Count I of the complaint seeks overtime compensation pursuant to § 7 of the FLSA, 29 U.S.C. § 207. Count II of the complaint seeks reinstatement and lost wages for the alleged wrongful termination pursuant to § 15(a)(3) of the FLSA, 29 U.S.C. § 215(a)(3).
In their motion for summary judgment, the defendants state that the plaintiff, according to her deposition, provided only companionship services for Mrs. Holden and that such services are exempt from the overtime provisions of the FLSA. The defendants also contend that the plaintiff has no cause of action for wrongful termination under the FLSA. Specifically, the defendants argue that the plaintiff has failed to establish that she was discharged for instituting a proceeding under the FLSA or for serving on an industry committee.
With respect to Count I, the plaintiff maintains that although she performed some companionship functions for Mrs. Holden, based upon her practical experience she also performed actual care and quasi nursing supervision. The plaintiff also contends that her functions were of an attendant care service nature under Pennsylvania law. Insofar as Count II is concerned, the plaintiff states that she has set forth a cause of action for wrongful termination. Specifically, she states that on August 4, 1987 she demanded overtime compensation in accordance with the FLSA. Subsequently, her employment with Mrs. Holden was terminated. Thus, the plaintiff argues that her termination was in retaliation for her assertion of her rights under the FLSA.
In their reply brief, the defendants state that the plaintiff's practical experience did not elevate her to the level of trained personnel. The defendants also state that under the Pennsylvania Attendant Care Services Act, 62 P. S. §§ 3051, et seq., which is relied upon by the plaintiff, the definition of attendant care services falls within the FLSA's definition of companionship services. Furthermore, the defendants state that even if the plaintiff was terminated for demanding overtime pay, she has still failed to state a cause of action for wrongful termination.
Summary judgment is appropriate only when there is no genuine issue of material fact to be resolved. Fed. R. Civ. P. 56; Peterson v. Lehigh Valley Dist. Council, 676 F.2d 81, 84 (3d Cir. 1982); Continental Ins. v. Bodie, 682 F.2d 436, 438 (3d Cir. 1982). All doubts as to the existence of a genuine issue of material fact must be resolved against the moving party. The entire record must be examined in light most favorable to the non-moving party. Continental Ins., supra. Additionally, the Supreme Court has recently ruled that Fed. R. Civ. P. 56(c) "mandates the entry of summary judgment, after adequate time for discovery and upon motion, against a party who fails to make a showing sufficient to establish the existence of an element essential to that party's case, and on which that party will bear the burden of proof at trial." Celotex Corp. v. Catrett, 477 U.S. 317, 322, 106 S. Ct. 2548, 2552-2553, 91 L. Ed. 2d 265 (1986). The Court further stated that "Rule 56(e) . . . requires the non-moving party to go beyond the pleadings and by [his] own affidavits, or by the 'depositions, answers to interrogatories, and admissions on file,' designate 'specific facts showing that there is a genuine issue for trial.'" Id. 106 S. Ct. at 2553.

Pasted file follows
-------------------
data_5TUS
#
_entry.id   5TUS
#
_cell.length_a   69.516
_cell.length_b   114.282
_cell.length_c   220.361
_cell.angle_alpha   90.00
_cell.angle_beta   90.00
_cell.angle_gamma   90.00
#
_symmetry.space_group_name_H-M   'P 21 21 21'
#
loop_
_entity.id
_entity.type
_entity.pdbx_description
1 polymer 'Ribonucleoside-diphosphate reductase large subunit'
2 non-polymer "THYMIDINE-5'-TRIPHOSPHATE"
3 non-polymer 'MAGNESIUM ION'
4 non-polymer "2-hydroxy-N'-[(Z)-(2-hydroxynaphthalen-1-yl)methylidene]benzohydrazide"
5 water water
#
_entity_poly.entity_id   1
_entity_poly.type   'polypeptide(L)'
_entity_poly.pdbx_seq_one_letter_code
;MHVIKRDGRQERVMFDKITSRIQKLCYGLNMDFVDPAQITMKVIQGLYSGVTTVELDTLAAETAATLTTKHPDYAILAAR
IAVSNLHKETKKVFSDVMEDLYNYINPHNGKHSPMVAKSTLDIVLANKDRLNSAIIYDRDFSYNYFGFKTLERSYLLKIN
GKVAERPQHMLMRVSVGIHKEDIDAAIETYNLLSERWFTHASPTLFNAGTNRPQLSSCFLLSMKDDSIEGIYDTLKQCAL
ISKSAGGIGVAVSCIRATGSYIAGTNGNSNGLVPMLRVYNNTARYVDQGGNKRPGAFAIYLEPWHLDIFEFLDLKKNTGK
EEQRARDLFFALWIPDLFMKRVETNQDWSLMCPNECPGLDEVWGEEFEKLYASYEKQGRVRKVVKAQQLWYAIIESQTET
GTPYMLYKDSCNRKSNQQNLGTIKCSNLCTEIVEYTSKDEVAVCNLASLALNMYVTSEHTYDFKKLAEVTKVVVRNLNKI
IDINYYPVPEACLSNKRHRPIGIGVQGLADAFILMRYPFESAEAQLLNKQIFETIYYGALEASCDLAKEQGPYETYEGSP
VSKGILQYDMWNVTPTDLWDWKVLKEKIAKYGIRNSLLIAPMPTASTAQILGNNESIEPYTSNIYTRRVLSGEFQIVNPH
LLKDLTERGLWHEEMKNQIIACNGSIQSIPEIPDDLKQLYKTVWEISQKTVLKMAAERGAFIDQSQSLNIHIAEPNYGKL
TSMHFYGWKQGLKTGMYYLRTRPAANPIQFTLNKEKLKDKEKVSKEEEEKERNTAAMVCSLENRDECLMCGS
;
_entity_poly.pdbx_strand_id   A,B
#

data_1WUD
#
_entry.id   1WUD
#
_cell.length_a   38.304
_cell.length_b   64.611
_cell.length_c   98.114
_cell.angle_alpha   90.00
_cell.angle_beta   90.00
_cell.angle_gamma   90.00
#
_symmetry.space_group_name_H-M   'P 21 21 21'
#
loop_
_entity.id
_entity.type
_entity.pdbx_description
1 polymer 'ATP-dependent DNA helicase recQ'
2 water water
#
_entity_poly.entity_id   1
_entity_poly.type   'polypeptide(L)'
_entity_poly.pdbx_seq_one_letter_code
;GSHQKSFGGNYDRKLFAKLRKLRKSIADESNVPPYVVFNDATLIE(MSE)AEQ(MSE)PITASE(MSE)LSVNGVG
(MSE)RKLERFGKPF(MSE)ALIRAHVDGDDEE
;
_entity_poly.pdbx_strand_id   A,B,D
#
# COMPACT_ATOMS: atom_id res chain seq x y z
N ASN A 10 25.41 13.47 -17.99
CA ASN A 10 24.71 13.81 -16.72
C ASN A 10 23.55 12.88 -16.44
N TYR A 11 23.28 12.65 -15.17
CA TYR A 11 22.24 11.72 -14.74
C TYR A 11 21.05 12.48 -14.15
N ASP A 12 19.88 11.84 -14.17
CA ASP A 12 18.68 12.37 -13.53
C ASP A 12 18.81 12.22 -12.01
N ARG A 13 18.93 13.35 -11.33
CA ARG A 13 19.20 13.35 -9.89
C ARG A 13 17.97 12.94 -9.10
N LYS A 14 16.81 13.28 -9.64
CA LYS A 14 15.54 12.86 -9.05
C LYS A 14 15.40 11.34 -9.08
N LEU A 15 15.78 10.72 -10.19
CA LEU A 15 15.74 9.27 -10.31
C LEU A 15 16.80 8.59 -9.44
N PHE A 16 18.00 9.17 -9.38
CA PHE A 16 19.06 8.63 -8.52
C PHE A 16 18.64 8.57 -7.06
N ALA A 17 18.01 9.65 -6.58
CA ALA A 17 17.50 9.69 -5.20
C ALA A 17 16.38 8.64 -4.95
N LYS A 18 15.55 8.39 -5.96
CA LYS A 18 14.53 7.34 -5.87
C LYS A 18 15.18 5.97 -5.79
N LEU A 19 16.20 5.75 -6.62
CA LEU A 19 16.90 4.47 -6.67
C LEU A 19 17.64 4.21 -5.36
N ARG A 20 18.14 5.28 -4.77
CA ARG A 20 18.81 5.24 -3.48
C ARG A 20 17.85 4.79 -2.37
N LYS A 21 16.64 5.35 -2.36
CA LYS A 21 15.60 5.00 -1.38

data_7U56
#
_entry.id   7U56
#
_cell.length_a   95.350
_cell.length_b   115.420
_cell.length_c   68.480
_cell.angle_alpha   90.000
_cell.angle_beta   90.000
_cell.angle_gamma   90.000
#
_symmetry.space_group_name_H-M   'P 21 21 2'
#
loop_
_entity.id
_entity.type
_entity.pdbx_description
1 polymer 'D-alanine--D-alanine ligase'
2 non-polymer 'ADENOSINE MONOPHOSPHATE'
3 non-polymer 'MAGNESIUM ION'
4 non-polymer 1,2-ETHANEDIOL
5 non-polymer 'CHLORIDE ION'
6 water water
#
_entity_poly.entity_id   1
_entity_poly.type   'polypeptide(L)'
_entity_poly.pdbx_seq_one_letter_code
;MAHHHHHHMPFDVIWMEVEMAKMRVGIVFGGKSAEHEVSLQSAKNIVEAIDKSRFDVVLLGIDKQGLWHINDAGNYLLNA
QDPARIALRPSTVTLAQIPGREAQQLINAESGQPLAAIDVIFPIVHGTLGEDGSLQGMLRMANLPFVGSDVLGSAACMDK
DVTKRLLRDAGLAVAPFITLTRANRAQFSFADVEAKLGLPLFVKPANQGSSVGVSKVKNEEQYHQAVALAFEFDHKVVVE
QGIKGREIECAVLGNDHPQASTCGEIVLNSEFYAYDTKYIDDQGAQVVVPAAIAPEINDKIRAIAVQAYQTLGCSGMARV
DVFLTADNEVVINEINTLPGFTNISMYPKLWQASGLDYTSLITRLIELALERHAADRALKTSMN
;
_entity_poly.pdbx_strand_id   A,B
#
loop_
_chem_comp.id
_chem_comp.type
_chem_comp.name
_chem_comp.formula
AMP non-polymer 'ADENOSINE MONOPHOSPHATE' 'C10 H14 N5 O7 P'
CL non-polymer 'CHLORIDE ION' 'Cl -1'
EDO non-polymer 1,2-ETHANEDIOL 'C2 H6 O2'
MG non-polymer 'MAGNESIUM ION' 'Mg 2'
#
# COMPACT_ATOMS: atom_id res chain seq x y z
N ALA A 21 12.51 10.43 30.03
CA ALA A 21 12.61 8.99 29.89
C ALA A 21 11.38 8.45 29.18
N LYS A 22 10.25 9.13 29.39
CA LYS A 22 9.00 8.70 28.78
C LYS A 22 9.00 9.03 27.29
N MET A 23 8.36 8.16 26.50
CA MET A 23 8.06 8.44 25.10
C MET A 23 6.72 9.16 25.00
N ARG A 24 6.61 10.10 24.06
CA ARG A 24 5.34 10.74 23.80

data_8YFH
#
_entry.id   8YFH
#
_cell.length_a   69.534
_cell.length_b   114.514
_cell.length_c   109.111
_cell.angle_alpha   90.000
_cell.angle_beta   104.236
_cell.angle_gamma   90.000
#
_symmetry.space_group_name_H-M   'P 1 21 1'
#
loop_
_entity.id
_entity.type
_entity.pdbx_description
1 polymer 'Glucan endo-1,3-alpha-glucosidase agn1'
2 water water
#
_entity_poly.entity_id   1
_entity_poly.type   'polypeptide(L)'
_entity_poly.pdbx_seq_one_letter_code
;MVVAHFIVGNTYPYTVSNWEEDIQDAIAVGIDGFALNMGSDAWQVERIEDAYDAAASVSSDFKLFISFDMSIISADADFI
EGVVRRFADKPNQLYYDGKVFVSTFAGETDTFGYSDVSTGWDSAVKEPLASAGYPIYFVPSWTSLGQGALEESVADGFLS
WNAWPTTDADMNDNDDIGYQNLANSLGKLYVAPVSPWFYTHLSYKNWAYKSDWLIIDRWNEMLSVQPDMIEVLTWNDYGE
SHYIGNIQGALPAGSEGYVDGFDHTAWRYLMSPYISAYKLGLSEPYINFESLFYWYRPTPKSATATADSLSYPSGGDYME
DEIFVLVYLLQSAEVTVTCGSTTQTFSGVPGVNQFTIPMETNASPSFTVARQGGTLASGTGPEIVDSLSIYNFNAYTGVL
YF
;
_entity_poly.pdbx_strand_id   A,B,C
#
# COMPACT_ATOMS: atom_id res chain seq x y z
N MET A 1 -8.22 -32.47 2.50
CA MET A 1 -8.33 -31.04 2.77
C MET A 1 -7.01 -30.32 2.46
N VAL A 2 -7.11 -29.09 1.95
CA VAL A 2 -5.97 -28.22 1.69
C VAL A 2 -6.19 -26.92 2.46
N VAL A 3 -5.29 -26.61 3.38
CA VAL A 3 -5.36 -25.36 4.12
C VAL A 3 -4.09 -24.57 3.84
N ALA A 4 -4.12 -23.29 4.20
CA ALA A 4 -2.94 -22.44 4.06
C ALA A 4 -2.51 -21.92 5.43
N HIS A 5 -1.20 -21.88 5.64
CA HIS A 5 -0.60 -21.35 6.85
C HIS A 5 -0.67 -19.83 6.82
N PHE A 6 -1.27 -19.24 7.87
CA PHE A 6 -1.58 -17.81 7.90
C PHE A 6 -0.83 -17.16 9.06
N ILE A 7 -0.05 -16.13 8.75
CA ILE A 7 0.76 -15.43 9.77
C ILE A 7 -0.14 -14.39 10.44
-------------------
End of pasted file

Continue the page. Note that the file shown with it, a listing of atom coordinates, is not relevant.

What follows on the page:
Section 207(l) of the FLSA, 29 U.S.C. § 207(l), provides that: "no employer shall employ an employee in domestic service in one or more households for a workweek longer than forty hours unless such employee receives compensation for such employment in accordance with subsection (a) of this section." Section 207(a)(l) of the FLSA, 29 U.S.C. § 207(a)(l), provides in relevant part that: "no employer shall employ any of his employees . . . for a workweek longer than forty hours unless such employee receives compensation for his employment in excess of the hours above specified at a rate not less than one and one-half times the regular rate at which he is employed."
Exemptions from coverage under § 7 of the FLSA exist and are specified in § 13 of the Act. Section 13(a)(15) of the FLSA, 29 U.S.C. § 213(a)(15), states that § 7 of the Act does not apply with respect to: "any employee employed on a casual basis in domestic service employment to provide babysitting services or any employee in domestic service employment to provide companionship services for individuals who (because of age or infirmity) are unable to care for themselves (as such terms are defined and delimited by regulations of the Secretary)." [Emphasis added].
The term "companionship services" for the aged or infirm for purposes of § 13(a)(15) of the Act is defined in the federal regulations. Specifically, 29 C.F.R. § 552.6 defines the term "companionship services" as follows:
§ 552.6 Companionship services for the aged or infirm.
As used in section 13(a)(15) of the Act, the term "companionship services" shall mean those services which provide fellowship, care, and protection for a person who, because of advanced age or physical or mental infirmity, cannot care for his or her own needs. Such services may include household work related to the care of the aged or infirm person such as meal preparation, bed making, washing of clothes, and other similar services. They may also include the performance of general household work: Provided, however, that such work is incidental, i.e., does not exceed 20 percent of the total weekly hours worked. The term "companionship services" does not include services relating to the care and protection of the aged or infirm which require and are performed by trained personnel, such as a registered or practical nurse. While such trained personnel do not qualify as companions, this fact does not remove them from the category of covered domestic service employees when employed in or about a private household.